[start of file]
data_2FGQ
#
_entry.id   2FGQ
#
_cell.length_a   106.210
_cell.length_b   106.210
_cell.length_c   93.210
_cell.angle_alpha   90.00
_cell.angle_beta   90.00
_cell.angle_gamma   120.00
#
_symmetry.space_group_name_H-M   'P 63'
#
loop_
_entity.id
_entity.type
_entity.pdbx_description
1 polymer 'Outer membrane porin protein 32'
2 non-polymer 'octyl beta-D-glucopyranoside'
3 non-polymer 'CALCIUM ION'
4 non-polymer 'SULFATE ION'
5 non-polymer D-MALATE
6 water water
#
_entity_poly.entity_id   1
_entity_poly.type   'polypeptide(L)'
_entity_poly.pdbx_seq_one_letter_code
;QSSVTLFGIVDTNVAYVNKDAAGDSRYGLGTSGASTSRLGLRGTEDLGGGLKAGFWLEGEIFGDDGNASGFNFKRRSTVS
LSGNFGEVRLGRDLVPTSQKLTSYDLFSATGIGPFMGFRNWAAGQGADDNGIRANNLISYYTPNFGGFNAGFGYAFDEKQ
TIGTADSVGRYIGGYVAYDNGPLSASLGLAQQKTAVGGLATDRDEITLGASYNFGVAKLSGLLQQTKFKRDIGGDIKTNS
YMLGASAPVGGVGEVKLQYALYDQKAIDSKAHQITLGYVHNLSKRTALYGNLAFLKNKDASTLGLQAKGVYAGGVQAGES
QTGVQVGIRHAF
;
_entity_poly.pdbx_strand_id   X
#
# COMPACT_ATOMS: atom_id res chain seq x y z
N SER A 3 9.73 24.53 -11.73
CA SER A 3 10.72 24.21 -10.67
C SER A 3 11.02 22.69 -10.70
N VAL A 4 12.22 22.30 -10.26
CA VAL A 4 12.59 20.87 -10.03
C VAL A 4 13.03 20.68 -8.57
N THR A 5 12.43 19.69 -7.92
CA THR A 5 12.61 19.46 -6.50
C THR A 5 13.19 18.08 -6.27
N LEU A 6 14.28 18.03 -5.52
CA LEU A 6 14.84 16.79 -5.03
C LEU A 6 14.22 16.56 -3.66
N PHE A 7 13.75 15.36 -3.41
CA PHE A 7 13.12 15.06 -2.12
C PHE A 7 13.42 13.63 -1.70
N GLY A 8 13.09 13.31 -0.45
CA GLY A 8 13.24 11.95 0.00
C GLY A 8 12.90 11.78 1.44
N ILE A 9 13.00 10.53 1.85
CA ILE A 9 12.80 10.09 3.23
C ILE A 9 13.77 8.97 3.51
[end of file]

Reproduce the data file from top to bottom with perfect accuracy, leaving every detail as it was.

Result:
data_2FGQ
#
_entry.id   2FGQ
#
_cell.length_a   106.210
_cell.length_b   106.210
_cell.length_c   93.210
_cell.angle_alpha   90.00
_cell.angle_beta   90.00
_cell.angle_gamma   120.00
#
_symmetry.space_group_name_H-M   'P 63'
#
loop_
_entity.id
_entity.type
_entity.pdbx_description
1 polymer 'Outer membrane porin protein 32'
2 non-polymer 'octyl beta-D-glucopyranoside'
3 non-polymer 'CALCIUM ION'
4 non-polymer 'SULFATE ION'
5 non-polymer D-MALATE
6 water water
#
_entity_poly.entity_id   1
_entity_poly.type   'polypeptide(L)'
_entity_poly.pdbx_seq_one_letter_code
;QSSVTLFGIVDTNVAYVNKDAAGDSRYGLGTSGASTSRLGLRGTEDLGGGLKAGFWLEGEIFGDDGNASGFNFKRRSTVS
LSGNFGEVRLGRDLVPTSQKLTSYDLFSATGIGPFMGFRNWAAGQGADDNGIRANNLISYYTPNFGGFNAGFGYAFDEKQ
TIGTADSVGRYIGGYVAYDNGPLSASLGLAQQKTAVGGLATDRDEITLGASYNFGVAKLSGLLQQTKFKRDIGGDIKTNS
YMLGASAPVGGVGEVKLQYALYDQKAIDSKAHQITLGYVHNLSKRTALYGNLAFLKNKDASTLGLQAKGVYAGGVQAGES
QTGVQVGIRHAF
;
_entity_poly.pdbx_strand_id   X
#
# COMPACT_ATOMS: atom_id res chain seq x y z
N SER A 3 9.73 24.53 -11.73
CA SER A 3 10.72 24.21 -10.67
C SER A 3 11.02 22.69 -10.70
N VAL A 4 12.22 22.30 -10.26
CA VAL A 4 12.59 20.87 -10.03
C VAL A 4 13.03 20.68 -8.57
N THR A 5 12.43 19.69 -7.92
CA THR A 5 12.61 19.46 -6.50
C THR A 5 13.19 18.08 -6.27
N LEU A 6 14.28 18.03 -5.52
CA LEU A 6 14.84 16.79 -5.03
C LEU A 6 14.22 16.56 -3.66
N PHE A 7 13.75 15.36 -3.41
CA PHE A 7 13.12 15.06 -2.12
C PHE A 7 13.42 13.63 -1.70
N GLY A 8 13.09 13.31 -0.45
CA GLY A 8 13.24 11.95 0.00
C GLY A 8 12.90 11.78 1.44
N ILE A 9 13.00 10.53 1.85
CA ILE A 9 12.80 10.09 3.23
C ILE A 9 13.77 8.97 3.51